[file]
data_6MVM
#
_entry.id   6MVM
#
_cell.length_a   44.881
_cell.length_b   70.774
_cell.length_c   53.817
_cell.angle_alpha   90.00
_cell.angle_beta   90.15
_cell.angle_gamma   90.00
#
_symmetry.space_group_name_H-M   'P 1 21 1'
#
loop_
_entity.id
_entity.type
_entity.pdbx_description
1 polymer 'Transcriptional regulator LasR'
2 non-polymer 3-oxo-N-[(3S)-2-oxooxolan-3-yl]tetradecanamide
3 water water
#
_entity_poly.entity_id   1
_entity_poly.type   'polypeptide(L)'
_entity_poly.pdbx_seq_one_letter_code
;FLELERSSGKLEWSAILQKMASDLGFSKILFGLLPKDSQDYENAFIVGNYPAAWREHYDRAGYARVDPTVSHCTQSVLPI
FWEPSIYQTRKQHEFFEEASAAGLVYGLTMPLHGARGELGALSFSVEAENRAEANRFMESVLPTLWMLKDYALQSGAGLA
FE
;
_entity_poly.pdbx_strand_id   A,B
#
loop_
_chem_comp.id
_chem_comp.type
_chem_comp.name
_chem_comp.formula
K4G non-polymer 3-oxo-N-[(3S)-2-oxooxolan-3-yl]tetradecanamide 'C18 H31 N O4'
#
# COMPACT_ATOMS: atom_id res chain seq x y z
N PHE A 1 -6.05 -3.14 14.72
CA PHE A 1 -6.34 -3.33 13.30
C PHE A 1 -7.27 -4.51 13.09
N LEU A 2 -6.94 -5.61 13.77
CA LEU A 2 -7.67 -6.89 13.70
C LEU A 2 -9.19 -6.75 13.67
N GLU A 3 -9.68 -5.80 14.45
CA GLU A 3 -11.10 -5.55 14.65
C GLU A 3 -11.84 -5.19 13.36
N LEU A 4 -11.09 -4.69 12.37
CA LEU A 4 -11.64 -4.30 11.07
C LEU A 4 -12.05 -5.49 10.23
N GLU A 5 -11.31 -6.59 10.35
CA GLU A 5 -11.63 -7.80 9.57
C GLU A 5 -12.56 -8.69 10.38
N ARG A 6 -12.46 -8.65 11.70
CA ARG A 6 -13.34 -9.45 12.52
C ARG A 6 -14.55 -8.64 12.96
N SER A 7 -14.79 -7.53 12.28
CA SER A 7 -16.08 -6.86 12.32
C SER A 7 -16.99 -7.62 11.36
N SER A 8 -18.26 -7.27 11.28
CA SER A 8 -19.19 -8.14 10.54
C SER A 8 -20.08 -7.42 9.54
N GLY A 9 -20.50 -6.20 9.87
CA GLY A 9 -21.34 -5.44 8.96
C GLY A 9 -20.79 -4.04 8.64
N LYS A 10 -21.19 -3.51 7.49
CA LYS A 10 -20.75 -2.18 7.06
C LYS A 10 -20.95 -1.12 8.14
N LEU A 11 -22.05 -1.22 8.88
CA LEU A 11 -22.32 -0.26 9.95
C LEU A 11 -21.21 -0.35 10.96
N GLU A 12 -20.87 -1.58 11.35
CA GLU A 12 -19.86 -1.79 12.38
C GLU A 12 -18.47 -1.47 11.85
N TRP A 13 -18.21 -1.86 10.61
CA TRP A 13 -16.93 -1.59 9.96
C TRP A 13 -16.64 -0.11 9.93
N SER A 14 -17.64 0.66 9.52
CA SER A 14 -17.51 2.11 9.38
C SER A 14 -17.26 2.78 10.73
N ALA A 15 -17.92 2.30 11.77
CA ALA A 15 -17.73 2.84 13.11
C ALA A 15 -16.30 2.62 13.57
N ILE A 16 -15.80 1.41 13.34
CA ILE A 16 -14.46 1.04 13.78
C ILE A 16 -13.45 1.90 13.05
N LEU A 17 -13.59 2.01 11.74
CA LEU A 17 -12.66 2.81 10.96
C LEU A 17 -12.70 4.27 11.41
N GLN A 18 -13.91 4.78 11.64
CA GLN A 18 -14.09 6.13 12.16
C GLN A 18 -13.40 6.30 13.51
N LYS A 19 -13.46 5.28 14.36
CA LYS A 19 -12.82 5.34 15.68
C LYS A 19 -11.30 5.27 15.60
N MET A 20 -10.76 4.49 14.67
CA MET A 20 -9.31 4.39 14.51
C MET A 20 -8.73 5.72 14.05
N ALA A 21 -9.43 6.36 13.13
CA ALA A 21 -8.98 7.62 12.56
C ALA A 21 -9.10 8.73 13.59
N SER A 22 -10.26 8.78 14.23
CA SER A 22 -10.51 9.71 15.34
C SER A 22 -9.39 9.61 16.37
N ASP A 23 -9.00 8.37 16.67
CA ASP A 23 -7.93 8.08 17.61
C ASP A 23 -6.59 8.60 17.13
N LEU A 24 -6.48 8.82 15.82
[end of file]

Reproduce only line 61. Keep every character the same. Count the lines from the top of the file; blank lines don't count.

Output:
CA SER A 8 -19.19 -8.14 10.54